Let Go. Be.


Oliver Sacks, upon learning of his diagnosis of terminal cancer wrote:

“I feel a sudden clear focus and perspective. There is no time for anything inessential. I must focus on myself, my work and my friends. I shall no longer look at “NewsHour” every night. I shall no longer pay any attention to politics or arguments about global warming.

This is not indifference but detachment — I still care deeply about the Middle East, about global warming, about growing inequality, but these are no longer my business; they belong to the future. I rejoice when I meet gifted young people — even the one who biopsied and diagnosed my metastases. I feel the future is in good hands.”

In some ways I did the same when I retired. I no longer cared to carry the deep resentments of the past, nor worry about the future of my Department, it’s all in God’s and those of the more than competent young staff. Worrying about what will happen next is in a way selfish and narcissistic.

What seems like a million years ago, when I was throwing a tantrum about some project or program I was leaving behind, a much older co worker told me, you are like a fist in a bucket of water, when you pull it out, the water rushes in to take its place.

So his words were true…  They were painful words to hear at the time, as I was very busy sloshing in the pale of cold, indifferent water.

We should all leave to the young the joy of working hard, dreaming of possibilities and the practice of learning from doing.

We should if possible, turn our earned knowledge into advice, our lessons-learned into training, our heartaches into prevention.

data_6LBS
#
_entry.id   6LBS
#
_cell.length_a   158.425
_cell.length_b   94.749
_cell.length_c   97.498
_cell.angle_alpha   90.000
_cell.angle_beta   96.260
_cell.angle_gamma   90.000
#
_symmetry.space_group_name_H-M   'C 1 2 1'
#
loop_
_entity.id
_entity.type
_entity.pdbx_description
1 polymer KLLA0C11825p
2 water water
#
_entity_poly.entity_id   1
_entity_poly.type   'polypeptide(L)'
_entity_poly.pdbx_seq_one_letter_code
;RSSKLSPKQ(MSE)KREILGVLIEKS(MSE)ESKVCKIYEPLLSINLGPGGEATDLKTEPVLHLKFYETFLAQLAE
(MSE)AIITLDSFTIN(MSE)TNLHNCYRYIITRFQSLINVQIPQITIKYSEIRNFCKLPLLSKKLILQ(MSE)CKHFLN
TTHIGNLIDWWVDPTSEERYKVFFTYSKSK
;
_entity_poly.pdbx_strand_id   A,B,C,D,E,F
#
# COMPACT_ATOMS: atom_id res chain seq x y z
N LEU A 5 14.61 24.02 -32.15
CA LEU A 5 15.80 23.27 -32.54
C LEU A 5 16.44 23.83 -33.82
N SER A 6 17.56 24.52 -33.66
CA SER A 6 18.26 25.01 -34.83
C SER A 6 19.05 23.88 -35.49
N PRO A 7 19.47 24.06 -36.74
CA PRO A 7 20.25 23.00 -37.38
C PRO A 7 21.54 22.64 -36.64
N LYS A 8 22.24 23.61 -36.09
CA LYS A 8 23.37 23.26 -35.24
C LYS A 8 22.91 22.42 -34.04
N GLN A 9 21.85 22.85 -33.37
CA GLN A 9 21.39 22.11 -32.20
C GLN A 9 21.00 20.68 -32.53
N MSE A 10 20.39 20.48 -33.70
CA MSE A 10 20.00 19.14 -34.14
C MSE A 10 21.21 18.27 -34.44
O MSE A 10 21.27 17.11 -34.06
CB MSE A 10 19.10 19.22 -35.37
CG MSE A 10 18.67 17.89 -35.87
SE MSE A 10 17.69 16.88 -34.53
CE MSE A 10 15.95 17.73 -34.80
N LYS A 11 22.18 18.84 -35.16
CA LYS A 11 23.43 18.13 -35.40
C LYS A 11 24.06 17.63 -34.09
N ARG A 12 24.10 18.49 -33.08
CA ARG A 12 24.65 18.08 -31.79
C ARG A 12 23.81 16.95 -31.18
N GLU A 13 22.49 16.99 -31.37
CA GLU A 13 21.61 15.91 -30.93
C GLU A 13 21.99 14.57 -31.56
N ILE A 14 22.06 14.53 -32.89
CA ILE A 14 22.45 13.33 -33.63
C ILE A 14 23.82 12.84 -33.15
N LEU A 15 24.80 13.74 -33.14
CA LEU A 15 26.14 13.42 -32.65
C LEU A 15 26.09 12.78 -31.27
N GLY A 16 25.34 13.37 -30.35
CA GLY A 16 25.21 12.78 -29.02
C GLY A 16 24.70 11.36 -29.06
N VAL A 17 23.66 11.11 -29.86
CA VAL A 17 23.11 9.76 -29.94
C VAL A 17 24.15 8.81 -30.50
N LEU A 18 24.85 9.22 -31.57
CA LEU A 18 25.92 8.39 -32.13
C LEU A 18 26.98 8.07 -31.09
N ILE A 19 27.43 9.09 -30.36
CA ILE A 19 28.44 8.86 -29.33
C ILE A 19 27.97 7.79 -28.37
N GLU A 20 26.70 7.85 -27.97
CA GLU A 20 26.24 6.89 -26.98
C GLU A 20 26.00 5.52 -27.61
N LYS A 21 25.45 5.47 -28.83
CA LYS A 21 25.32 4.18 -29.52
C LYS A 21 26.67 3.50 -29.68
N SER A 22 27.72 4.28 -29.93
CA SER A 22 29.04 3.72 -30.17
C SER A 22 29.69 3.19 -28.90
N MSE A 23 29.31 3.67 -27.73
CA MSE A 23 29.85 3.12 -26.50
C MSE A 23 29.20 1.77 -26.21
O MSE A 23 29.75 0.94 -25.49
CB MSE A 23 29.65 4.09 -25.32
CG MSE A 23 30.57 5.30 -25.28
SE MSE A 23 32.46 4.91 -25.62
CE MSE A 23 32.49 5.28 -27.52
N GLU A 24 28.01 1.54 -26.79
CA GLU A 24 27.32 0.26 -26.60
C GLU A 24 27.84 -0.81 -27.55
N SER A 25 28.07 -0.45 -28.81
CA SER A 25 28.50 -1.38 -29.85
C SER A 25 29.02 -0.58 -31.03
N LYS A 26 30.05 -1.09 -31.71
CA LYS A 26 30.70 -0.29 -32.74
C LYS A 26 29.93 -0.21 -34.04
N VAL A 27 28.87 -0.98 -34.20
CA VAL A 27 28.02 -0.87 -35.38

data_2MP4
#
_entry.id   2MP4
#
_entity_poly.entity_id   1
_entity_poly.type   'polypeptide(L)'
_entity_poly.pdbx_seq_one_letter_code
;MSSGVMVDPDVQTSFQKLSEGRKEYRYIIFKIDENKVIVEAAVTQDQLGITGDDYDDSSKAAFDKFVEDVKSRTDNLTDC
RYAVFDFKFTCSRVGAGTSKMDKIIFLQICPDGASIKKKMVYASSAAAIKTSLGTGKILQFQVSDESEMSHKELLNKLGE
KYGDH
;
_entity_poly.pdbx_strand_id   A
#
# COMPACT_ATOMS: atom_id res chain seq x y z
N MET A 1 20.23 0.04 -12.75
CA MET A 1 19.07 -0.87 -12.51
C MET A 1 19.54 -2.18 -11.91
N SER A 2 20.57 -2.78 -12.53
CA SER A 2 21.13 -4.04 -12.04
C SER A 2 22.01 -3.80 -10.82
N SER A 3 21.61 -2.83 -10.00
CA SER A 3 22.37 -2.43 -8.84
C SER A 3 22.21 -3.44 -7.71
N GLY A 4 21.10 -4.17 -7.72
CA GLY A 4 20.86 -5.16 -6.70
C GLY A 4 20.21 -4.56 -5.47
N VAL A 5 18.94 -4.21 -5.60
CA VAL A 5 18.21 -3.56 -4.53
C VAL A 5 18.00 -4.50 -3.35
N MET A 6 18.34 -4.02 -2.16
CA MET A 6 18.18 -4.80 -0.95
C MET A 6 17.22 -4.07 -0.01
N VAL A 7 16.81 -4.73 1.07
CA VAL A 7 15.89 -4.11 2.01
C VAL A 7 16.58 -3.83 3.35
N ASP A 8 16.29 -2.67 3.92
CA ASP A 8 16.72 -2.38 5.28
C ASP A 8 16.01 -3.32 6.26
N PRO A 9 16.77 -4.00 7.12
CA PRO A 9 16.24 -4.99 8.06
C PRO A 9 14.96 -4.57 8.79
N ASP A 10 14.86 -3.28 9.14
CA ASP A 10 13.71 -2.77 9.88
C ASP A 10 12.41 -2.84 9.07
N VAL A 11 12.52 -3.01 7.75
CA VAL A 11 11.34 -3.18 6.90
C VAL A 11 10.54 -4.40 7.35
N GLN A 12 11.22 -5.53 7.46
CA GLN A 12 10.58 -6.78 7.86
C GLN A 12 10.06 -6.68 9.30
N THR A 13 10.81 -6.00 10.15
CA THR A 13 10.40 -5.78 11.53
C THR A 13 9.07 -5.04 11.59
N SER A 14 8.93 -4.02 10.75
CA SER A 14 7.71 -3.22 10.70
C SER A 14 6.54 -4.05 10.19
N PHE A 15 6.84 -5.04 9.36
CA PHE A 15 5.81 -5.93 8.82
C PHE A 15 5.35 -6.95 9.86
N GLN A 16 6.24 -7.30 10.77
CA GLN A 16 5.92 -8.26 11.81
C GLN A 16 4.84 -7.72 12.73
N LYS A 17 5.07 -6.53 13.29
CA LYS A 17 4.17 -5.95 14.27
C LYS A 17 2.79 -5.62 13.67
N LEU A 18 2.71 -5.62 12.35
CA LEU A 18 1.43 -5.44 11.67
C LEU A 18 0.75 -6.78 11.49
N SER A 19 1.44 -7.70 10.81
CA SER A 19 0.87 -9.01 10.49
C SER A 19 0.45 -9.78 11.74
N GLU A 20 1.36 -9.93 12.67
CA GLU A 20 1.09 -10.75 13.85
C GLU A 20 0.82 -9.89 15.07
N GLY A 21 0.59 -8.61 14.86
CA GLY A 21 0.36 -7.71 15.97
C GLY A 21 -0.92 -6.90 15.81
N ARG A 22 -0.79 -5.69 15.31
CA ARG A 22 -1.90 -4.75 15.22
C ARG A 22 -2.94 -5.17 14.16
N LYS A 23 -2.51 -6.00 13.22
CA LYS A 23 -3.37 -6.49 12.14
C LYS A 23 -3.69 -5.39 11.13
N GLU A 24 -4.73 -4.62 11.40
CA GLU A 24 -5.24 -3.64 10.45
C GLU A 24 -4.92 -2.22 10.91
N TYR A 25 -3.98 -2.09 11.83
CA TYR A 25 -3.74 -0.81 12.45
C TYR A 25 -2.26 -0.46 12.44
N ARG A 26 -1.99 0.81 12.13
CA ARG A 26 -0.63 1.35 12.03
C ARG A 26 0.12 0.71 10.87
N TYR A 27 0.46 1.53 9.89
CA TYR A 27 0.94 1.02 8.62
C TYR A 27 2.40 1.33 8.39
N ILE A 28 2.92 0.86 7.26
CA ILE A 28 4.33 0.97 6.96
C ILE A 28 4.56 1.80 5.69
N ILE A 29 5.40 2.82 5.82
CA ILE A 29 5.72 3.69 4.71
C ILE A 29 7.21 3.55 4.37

To live fully means to do as much as we can in the time that we have. It does not mean holding on doggedly to that which we consider defines us. In fact, it does define us… and that’s the problem.

We must define ourselves as we choose. Sometimes, that means dumping old habits and patterns and creating new ones (albeit seemingly temporary and at times less impactful).

But we don’t, do we?

We hold onto comfortable routine and enjoy the listless floating as wave riders instead of wave makers.Its just easier to remember and define ourselves as we were instead of creating a new meaningful identity.

Then there is all that pressure to be who others expect us to be.  That in and of itself can bruise us deeply and fill us with resentment when we succumb to the demands of others.

No, we must learn to be alone, doing that which pleases us, when it pleases us. Yes, even if we are young and married and filled with the guilt of expectations for our sacrifice. Sometimes, as often as possible, we have to remind ourselves of who we are.  For it is in remembering who we were born to be that we can reach out to the rest of our world’s inhabitants (children, siblings, spouses, friends, coworkers, neighbors) and help them be who they were born to be.

No matter our stage in life, we must remember our core self in all that we do. Being able to define ourselves as we see ourselves is at the heart of being one with God. For in fulfilling our birthright, we fulfill God’s plan for us. And fulfilling that plan intentionally and purposefully is all that God wants for us…a closer relationship with Him through a close relationship with ourselves and ultimately, a nonjudgmental relationship with those around us.

Be still and know that I am God.

Thanks for being my friends.


About Caro

I am a social worker by training and a peace officer by profession having worked with California’s delinquent youth and young adults for 28 years. I firmly believe that our development as humans depends on our environment and that sometimes we get stuck. As such, I write about those things we sometimes ignore or fail to see until we are forced to pay attention.
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